if constructor is not declared, the compiler assumes the class to have a default constructor with no arguments

- True
- False


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C++ - Constructors

The above answer is true. Every class has at least one constructor. If you do not mention or write a constructor for a class, C++ generates one constructor for you which is known as Default constructor. It is not visible in your code, but it is available there.

Prajakta Pandit 01-24-2017 04:21 AM

Default constructor

Based on the wording of the statement, that the compiler "assumes the class to have a default constructor", I'd say that the answer should be false.

Generally, when one "assumes" something to be or not, they ignore the thing and move on. The compiler makes no "assumptions" when it comes to a default constructor. It will create one if the programmer hasn't.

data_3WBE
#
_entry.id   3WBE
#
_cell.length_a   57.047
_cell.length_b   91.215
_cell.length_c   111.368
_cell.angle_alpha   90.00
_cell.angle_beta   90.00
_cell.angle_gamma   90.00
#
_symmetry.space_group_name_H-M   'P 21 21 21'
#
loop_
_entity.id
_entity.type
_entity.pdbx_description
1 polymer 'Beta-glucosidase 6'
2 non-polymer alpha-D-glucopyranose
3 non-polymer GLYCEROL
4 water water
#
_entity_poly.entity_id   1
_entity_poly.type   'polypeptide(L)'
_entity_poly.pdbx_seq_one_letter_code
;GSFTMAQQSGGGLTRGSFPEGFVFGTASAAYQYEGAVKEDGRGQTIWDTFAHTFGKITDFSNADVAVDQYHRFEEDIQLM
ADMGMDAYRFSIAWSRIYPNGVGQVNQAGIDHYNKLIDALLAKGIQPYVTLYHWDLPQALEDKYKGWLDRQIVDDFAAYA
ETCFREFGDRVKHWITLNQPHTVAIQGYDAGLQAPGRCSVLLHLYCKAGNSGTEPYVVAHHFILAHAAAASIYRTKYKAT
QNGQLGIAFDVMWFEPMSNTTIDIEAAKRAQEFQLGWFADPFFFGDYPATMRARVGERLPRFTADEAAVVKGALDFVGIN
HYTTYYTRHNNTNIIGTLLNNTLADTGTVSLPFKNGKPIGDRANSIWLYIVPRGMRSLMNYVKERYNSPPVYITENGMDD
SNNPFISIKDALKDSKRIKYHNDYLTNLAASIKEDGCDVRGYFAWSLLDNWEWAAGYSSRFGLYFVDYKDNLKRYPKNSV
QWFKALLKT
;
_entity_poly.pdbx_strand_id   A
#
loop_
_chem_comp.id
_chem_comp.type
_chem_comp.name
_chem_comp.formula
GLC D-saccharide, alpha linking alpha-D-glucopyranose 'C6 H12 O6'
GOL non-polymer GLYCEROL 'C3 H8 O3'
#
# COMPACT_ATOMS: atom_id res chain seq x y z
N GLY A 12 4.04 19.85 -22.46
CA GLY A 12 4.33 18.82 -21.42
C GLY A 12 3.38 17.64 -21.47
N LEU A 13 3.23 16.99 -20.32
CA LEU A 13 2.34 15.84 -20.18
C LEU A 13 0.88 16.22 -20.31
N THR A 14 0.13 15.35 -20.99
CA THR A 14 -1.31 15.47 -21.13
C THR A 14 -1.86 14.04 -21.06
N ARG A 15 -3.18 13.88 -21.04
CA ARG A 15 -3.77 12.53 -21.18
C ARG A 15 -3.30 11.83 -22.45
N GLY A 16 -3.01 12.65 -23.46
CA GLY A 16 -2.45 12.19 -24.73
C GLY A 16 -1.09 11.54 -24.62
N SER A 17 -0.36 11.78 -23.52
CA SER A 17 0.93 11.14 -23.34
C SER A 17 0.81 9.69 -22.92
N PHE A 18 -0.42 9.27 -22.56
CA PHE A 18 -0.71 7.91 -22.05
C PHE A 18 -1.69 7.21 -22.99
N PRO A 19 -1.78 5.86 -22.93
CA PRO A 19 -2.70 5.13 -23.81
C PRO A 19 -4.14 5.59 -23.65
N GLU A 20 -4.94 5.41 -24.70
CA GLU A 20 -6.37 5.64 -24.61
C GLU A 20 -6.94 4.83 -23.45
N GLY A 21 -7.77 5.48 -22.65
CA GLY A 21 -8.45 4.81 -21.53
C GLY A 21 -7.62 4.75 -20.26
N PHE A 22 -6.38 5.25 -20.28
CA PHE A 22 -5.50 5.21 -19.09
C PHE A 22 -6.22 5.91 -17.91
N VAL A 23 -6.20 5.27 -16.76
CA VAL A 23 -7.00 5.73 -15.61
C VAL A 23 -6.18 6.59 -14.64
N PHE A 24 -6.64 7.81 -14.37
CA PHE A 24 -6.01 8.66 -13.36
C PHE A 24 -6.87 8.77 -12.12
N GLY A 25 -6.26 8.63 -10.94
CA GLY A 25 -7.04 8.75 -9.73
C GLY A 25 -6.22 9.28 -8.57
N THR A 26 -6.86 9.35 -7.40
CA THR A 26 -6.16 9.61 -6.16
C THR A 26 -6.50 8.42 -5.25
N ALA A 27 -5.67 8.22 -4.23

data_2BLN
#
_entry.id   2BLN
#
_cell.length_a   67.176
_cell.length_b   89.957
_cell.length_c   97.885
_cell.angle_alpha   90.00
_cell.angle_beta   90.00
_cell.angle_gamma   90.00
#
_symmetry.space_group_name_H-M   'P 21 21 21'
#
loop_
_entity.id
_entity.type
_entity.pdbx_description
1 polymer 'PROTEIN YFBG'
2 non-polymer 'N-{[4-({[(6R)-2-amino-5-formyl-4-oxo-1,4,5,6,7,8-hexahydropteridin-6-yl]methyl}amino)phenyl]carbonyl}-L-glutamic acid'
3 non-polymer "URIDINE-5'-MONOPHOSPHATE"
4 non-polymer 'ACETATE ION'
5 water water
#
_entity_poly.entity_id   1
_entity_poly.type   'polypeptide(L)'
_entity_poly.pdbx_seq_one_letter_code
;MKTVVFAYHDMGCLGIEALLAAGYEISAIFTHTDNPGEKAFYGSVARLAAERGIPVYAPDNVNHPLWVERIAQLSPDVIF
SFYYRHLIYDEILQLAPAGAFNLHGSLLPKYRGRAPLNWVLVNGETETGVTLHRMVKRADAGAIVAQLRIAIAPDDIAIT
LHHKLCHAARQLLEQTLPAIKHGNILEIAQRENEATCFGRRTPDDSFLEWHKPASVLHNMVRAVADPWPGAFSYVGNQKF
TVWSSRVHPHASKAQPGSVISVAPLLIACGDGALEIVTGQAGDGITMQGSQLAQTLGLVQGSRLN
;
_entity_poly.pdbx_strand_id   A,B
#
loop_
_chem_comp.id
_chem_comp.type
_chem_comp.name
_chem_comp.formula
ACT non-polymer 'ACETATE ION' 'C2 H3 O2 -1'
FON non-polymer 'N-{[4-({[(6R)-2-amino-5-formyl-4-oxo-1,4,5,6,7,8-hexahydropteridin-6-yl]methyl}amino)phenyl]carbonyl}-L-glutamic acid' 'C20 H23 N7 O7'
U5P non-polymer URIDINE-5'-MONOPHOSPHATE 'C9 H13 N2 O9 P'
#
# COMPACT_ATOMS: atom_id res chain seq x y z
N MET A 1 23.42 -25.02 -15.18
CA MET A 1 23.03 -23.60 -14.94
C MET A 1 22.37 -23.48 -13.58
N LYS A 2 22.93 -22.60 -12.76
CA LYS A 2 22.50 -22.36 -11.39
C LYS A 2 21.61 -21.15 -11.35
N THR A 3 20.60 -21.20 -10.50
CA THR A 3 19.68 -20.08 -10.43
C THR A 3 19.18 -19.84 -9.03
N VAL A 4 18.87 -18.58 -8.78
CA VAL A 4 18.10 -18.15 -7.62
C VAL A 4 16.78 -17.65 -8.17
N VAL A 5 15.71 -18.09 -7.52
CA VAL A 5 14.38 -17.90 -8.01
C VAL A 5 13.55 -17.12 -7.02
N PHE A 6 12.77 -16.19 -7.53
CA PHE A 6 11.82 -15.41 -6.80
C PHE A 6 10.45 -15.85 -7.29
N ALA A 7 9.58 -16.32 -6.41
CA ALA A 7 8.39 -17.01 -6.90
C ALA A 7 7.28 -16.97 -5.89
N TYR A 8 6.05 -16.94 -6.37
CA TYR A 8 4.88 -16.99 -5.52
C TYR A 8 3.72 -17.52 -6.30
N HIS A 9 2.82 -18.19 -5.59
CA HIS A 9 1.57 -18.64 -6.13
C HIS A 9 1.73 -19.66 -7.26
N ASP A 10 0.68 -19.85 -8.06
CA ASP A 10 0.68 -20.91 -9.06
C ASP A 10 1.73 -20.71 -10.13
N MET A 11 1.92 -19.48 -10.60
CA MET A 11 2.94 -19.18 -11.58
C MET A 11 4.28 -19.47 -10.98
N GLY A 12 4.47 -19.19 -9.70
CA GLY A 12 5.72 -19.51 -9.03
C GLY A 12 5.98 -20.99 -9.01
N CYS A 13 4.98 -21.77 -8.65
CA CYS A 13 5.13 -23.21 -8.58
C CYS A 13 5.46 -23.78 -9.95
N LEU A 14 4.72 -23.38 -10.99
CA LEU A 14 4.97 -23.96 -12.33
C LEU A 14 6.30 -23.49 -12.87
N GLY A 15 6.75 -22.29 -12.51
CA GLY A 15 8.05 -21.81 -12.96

From cppreference.com…

"If no user-defined constructors of any kind are provided for a class type (struct, class, or union), the compiler will always declare a default constructor as an inline public member of its class.

"If the implicitly-declared default constructor is not deleted or trivial, it is defined (that is, a function body is generated and compiled) by the compiler, and it has exactly the same effect as a user-defined constructor with empty body and empty initializer list. That is, it calls the default constructors of the bases and of the non-static members of this class.

gds 06-12-2014 06:41 AM

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